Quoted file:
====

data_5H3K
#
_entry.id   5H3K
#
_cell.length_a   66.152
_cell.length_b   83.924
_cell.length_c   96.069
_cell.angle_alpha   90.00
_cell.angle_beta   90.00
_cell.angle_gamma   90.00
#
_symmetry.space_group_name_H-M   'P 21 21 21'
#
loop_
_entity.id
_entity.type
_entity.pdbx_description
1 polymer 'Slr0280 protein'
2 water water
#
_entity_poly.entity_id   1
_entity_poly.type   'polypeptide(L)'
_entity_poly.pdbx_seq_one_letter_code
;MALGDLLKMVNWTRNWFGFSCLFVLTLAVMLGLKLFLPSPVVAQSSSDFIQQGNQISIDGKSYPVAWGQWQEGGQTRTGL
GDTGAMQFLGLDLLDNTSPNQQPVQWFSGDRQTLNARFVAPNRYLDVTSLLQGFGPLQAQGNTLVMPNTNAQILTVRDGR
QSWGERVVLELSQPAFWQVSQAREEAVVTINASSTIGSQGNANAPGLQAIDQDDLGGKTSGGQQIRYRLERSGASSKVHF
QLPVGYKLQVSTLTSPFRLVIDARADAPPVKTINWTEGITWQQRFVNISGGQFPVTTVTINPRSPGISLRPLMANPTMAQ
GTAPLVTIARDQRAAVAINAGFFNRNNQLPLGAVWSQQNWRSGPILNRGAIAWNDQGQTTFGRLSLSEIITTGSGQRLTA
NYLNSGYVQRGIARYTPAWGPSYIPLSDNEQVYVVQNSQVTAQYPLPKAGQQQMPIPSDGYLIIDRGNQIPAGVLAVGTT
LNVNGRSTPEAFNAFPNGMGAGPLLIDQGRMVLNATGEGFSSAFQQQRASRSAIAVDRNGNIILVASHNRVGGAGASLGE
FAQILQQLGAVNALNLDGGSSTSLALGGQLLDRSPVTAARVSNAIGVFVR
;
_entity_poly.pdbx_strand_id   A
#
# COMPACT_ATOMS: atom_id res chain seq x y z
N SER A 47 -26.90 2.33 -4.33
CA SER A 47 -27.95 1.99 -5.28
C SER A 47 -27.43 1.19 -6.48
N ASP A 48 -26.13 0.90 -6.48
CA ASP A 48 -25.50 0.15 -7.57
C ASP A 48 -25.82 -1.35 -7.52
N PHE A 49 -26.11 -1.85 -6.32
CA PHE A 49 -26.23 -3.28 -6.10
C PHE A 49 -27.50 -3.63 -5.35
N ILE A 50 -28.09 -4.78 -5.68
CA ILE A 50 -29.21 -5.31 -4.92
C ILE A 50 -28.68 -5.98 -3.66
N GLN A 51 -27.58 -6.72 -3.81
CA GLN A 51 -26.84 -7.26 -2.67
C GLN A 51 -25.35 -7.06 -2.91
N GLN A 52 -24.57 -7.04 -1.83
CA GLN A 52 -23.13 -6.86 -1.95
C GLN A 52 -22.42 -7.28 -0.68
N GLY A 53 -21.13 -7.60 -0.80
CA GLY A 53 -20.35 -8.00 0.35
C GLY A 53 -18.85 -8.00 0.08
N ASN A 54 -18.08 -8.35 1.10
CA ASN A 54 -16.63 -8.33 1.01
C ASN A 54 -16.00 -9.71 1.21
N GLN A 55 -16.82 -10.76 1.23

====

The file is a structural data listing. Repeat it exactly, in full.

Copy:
data_5H3K
#
_entry.id   5H3K
#
_cell.length_a   66.152
_cell.length_b   83.924
_cell.length_c   96.069
_cell.angle_alpha   90.00
_cell.angle_beta   90.00
_cell.angle_gamma   90.00
#
_symmetry.space_group_name_H-M   'P 21 21 21'
#
loop_
_entity.id
_entity.type
_entity.pdbx_description
1 polymer 'Slr0280 protein'
2 water water
#
_entity_poly.entity_id   1
_entity_poly.type   'polypeptide(L)'
_entity_poly.pdbx_seq_one_letter_code
;MALGDLLKMVNWTRNWFGFSCLFVLTLAVMLGLKLFLPSPVVAQSSSDFIQQGNQISIDGKSYPVAWGQWQEGGQTRTGL
GDTGAMQFLGLDLLDNTSPNQQPVQWFSGDRQTLNARFVAPNRYLDVTSLLQGFGPLQAQGNTLVMPNTNAQILTVRDGR
QSWGERVVLELSQPAFWQVSQAREEAVVTINASSTIGSQGNANAPGLQAIDQDDLGGKTSGGQQIRYRLERSGASSKVHF
QLPVGYKLQVSTLTSPFRLVIDARADAPPVKTINWTEGITWQQRFVNISGGQFPVTTVTINPRSPGISLRPLMANPTMAQ
GTAPLVTIARDQRAAVAINAGFFNRNNQLPLGAVWSQQNWRSGPILNRGAIAWNDQGQTTFGRLSLSEIITTGSGQRLTA
NYLNSGYVQRGIARYTPAWGPSYIPLSDNEQVYVVQNSQVTAQYPLPKAGQQQMPIPSDGYLIIDRGNQIPAGVLAVGTT
LNVNGRSTPEAFNAFPNGMGAGPLLIDQGRMVLNATGEGFSSAFQQQRASRSAIAVDRNGNIILVASHNRVGGAGASLGE
FAQILQQLGAVNALNLDGGSSTSLALGGQLLDRSPVTAARVSNAIGVFVR
;
_entity_poly.pdbx_strand_id   A
#
# COMPACT_ATOMS: atom_id res chain seq x y z
N SER A 47 -26.90 2.33 -4.33
CA SER A 47 -27.95 1.99 -5.28
C SER A 47 -27.43 1.19 -6.48
N ASP A 48 -26.13 0.90 -6.48
CA ASP A 48 -25.50 0.15 -7.57
C ASP A 48 -25.82 -1.35 -7.52
N PHE A 49 -26.11 -1.85 -6.32
CA PHE A 49 -26.23 -3.28 -6.10
C PHE A 49 -27.50 -3.63 -5.35
N ILE A 50 -28.09 -4.78 -5.68
CA ILE A 50 -29.21 -5.31 -4.92
C ILE A 50 -28.68 -5.98 -3.66
N GLN A 51 -27.58 -6.72 -3.81
CA GLN A 51 -26.84 -7.26 -2.67
C GLN A 51 -25.35 -7.06 -2.91
N GLN A 52 -24.57 -7.04 -1.83
CA GLN A 52 -23.13 -6.86 -1.95
C GLN A 52 -22.42 -7.28 -0.68
N GLY A 53 -21.13 -7.60 -0.80
CA GLY A 53 -20.35 -8.00 0.35
C GLY A 53 -18.85 -8.00 0.08
N ASN A 54 -18.08 -8.35 1.10
CA ASN A 54 -16.63 -8.33 1.01
C ASN A 54 -16.00 -9.71 1.21
N GLN A 55 -16.82 -10.76 1.23